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Title: ETIOLOGY OF COMMUNITY-ACQUIRED PNEUMONIA: RESULTS FROM A MULTICENTRE CANADIAN STUDY (FOR THE CANADIAN ASSOC. FOR CLINICAL MICROBIOLOGY AND INFECTIOUS DISEASES, EDMONTON, ALBERTA, CANADA, OCT. 31-NOV. 4, 1999)

Author
item PEELING, R
item MARRIE, T
item ARTSOB, H
item DECARLOS, E
item Andersen, Arthur
item DILLON, E
item DICK, D

Submitted to: Meeting Abstract
Publication Type: Abstract Only
Publication Acceptance Date: 10/29/1999
Publication Date: N/A
Citation: N/A

Interpretive Summary:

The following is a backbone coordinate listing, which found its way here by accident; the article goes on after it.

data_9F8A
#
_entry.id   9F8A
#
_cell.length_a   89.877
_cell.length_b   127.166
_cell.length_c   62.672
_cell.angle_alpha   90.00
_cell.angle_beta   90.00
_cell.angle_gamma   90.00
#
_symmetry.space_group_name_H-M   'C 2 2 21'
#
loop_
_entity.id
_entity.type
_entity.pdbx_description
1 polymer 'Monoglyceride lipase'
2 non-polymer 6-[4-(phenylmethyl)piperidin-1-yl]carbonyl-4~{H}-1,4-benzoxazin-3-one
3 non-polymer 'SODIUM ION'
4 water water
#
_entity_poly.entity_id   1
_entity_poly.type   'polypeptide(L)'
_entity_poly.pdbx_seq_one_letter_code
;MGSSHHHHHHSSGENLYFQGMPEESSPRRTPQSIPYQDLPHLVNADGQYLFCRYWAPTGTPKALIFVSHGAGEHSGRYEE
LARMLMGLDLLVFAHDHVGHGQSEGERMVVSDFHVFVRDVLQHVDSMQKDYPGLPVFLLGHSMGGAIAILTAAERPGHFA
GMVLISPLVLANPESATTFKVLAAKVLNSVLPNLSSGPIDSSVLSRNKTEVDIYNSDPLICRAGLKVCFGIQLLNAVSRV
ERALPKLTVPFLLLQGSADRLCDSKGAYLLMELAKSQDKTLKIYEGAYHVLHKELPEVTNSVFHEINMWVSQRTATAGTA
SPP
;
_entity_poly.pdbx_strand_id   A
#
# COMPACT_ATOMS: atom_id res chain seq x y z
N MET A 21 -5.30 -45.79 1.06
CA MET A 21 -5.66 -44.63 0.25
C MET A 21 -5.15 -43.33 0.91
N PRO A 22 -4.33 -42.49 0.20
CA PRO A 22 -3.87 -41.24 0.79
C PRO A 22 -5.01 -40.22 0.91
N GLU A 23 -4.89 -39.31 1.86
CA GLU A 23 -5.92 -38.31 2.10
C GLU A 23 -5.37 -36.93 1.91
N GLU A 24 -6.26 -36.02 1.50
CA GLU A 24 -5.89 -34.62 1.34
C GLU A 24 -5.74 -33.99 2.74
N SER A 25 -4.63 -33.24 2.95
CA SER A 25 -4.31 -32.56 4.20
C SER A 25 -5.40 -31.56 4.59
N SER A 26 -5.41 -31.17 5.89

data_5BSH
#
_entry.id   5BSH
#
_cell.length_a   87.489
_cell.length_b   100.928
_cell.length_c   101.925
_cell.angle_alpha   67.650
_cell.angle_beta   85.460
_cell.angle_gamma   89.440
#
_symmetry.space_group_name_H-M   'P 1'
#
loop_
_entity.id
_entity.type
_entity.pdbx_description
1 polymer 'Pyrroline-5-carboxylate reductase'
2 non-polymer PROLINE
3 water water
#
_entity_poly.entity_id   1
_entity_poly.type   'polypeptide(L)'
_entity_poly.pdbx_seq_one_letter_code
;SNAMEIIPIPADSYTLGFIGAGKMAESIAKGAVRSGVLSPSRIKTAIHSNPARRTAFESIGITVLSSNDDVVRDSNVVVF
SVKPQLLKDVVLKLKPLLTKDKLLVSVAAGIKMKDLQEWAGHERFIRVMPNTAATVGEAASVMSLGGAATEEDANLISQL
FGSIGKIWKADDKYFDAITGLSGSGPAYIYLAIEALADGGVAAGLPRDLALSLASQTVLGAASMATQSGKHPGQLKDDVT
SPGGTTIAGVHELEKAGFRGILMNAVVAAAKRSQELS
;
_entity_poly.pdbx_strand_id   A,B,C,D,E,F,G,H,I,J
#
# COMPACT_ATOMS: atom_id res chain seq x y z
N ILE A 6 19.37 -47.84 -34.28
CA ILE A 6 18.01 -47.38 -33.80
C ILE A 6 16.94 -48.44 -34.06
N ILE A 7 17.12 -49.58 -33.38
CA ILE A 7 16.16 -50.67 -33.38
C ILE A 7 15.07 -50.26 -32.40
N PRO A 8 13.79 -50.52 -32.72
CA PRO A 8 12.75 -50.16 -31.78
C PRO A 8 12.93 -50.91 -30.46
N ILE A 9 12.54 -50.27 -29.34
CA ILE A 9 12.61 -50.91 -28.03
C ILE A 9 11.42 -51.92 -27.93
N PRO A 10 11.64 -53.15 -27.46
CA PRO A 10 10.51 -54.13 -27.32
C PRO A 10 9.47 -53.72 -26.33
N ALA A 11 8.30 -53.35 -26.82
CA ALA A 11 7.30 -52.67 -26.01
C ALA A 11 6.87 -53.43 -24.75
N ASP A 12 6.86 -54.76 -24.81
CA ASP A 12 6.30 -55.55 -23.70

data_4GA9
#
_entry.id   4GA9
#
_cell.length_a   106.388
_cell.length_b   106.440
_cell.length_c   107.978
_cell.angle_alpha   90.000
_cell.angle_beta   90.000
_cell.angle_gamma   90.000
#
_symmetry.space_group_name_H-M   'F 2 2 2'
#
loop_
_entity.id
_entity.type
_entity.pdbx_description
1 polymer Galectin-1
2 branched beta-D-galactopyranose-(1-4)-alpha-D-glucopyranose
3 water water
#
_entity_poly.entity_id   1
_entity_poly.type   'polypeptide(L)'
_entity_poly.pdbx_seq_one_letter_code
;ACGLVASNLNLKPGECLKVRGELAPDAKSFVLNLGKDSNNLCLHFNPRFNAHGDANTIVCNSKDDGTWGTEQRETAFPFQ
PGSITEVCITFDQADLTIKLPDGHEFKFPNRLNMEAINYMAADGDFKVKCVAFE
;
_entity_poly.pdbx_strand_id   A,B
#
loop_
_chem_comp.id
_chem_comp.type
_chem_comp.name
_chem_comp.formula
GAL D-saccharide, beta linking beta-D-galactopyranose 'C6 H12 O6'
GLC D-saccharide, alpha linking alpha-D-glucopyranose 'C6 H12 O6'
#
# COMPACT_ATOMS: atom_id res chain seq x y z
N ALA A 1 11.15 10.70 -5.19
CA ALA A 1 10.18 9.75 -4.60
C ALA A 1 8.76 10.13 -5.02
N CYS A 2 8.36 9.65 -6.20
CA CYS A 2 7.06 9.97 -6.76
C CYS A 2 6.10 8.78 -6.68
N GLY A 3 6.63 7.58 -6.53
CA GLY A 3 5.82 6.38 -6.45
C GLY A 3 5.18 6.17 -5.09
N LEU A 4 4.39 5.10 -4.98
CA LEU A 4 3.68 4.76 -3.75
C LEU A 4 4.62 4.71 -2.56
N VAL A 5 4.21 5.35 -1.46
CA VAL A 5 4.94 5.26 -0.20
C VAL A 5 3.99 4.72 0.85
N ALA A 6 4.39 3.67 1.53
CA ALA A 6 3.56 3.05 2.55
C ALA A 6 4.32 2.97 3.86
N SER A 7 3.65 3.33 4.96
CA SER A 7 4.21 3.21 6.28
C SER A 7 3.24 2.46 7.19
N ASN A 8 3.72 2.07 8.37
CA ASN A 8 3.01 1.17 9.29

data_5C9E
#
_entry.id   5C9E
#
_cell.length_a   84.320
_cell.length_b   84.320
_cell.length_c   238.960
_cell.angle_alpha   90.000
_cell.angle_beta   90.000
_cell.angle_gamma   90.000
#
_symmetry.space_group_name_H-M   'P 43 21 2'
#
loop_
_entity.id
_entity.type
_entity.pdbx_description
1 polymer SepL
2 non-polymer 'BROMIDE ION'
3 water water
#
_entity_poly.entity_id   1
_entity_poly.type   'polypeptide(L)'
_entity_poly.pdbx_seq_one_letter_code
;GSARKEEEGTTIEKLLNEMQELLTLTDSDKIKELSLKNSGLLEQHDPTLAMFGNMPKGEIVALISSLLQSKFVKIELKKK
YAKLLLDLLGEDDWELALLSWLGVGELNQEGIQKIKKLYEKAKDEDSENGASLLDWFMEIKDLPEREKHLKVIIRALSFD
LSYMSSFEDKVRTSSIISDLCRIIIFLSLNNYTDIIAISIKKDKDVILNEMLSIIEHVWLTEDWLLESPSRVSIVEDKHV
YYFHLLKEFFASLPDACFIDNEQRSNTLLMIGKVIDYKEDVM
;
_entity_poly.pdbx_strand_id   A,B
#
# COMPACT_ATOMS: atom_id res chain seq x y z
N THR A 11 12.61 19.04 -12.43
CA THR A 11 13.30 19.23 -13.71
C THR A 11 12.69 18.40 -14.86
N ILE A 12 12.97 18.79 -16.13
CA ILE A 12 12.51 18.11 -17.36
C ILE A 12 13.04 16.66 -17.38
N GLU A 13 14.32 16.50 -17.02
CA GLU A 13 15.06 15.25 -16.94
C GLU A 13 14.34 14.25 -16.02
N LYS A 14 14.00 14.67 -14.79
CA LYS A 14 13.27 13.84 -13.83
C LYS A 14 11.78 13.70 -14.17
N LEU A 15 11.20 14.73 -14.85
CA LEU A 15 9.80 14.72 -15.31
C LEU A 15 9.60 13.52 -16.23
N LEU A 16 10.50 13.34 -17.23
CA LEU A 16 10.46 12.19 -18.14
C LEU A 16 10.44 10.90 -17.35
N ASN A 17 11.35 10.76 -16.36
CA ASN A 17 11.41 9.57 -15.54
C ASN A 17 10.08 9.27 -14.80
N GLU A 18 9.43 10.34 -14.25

Technical Abstract: Objective: To determine the importance of chlamydia species and Hantavirus infection as a cause of community-acquired pneumonia (CAP) in Canada. Methods: From January 1996 to September 1997, 853 patients with CAP were recruited from 15 tertiary care centres throughout Canada. Serum samples were tested fro antibodies to Chlamydia pneumonia (Cpn), C. pecorum, avian, ,feline, pigeon and turkey strains of C. psittaci using the microimmuno- fluorescence assay, and to Hantavirus using an enzyme immunoassay. Results: Of the 554 sera available, 42 (7.6%) met our criteria for recent Cpn infection (4-fold rise in IgG in 4 patients, IgM.>/=16 in 7, and IgG>/=512 in 31). Two (0.3%) patients had acute infection due to the feline strain of C. psittaci. None of the patients had antibodies to C. pecorum or Hantavirus. A comparison of the 42 patients with Cpn with those who did not have this infection revealed no features unique to Cpn. Over 50% (22/38) of patients with Cpn infection also had a co-pathogen demonstrated, the majority of which was S. pneumoniae. The site specific rates for Cpn ranged from 0-14.5%. Conclusions: Cpn is an important cause of CAP. Feline C. psittaci can cause pneumonia in humans. Cpn is a co-pathogen in the majority of instances in which it is implicated in CAP.